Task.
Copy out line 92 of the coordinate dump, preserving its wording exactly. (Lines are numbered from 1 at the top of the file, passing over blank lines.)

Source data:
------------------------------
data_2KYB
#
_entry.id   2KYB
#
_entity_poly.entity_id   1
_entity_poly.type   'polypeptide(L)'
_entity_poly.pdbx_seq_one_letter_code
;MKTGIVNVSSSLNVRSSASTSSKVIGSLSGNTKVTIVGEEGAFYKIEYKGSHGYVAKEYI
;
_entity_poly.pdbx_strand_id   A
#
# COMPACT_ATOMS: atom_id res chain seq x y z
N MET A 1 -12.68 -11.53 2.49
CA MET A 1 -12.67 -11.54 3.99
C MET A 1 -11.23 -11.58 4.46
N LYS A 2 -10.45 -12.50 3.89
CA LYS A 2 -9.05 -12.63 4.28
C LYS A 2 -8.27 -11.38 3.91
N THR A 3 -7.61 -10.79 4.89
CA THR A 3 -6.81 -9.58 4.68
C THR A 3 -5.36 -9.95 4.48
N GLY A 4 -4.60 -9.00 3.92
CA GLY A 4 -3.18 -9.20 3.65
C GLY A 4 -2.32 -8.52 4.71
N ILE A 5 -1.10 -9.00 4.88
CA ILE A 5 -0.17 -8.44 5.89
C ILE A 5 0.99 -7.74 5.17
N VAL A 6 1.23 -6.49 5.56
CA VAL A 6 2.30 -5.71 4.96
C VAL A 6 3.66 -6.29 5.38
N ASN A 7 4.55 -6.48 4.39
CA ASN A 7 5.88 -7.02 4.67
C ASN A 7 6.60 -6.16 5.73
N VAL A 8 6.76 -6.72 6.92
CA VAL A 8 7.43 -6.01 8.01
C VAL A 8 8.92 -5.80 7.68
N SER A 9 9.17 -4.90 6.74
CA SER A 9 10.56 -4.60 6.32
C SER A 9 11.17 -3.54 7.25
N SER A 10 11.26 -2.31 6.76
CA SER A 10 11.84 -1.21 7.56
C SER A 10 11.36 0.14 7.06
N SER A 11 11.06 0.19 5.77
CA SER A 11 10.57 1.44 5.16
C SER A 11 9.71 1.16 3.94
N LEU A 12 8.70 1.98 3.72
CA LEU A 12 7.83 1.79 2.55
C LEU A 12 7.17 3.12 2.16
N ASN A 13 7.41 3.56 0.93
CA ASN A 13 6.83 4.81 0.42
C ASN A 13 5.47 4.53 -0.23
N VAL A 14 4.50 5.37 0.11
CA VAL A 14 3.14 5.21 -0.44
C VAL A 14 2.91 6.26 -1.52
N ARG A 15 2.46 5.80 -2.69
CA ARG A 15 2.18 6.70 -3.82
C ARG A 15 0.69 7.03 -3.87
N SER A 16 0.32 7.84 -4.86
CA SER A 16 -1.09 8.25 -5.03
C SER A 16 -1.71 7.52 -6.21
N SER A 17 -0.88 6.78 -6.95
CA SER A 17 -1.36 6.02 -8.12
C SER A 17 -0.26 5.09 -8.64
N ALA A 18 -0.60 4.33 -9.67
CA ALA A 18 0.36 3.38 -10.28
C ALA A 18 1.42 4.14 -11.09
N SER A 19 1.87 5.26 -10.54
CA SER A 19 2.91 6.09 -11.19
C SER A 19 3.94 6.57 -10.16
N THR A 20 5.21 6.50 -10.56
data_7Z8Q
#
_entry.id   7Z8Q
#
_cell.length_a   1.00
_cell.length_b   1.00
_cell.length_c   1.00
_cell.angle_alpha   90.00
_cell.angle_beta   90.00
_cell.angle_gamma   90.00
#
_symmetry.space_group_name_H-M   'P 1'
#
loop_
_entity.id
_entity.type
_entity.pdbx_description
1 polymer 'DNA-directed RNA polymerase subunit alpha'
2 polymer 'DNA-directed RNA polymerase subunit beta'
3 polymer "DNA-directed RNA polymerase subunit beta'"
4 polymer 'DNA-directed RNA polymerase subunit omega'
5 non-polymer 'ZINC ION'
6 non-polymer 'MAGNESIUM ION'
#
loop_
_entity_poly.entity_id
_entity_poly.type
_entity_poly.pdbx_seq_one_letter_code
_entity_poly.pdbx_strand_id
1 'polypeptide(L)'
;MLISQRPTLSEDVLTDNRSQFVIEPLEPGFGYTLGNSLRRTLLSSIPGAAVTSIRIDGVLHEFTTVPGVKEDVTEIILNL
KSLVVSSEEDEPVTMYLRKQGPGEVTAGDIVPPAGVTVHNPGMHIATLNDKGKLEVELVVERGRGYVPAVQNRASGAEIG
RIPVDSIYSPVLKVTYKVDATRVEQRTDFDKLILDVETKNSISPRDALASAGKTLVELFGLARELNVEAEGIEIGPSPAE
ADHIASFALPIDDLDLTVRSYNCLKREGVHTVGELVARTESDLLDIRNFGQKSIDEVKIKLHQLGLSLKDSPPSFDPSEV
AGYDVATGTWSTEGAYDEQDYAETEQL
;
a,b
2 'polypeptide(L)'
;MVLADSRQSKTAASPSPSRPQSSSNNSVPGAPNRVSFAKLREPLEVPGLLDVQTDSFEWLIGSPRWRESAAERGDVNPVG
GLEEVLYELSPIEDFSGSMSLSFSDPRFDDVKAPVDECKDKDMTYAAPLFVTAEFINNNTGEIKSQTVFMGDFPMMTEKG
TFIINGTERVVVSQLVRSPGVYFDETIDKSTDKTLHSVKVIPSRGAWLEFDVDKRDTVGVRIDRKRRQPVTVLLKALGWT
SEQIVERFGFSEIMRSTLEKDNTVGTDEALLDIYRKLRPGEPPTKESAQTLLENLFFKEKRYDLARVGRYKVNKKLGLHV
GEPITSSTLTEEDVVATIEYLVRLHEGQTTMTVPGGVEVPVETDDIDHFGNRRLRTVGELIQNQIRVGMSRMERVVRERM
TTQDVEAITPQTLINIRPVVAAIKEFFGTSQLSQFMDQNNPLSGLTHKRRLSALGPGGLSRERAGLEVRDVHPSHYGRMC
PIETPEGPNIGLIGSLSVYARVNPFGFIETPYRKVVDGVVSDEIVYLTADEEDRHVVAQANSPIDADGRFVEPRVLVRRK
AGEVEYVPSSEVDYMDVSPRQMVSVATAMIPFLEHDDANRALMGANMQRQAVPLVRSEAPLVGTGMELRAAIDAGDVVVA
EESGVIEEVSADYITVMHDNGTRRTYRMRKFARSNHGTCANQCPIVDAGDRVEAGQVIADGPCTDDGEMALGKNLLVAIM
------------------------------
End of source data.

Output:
5 non-polymer 'ZINC ION'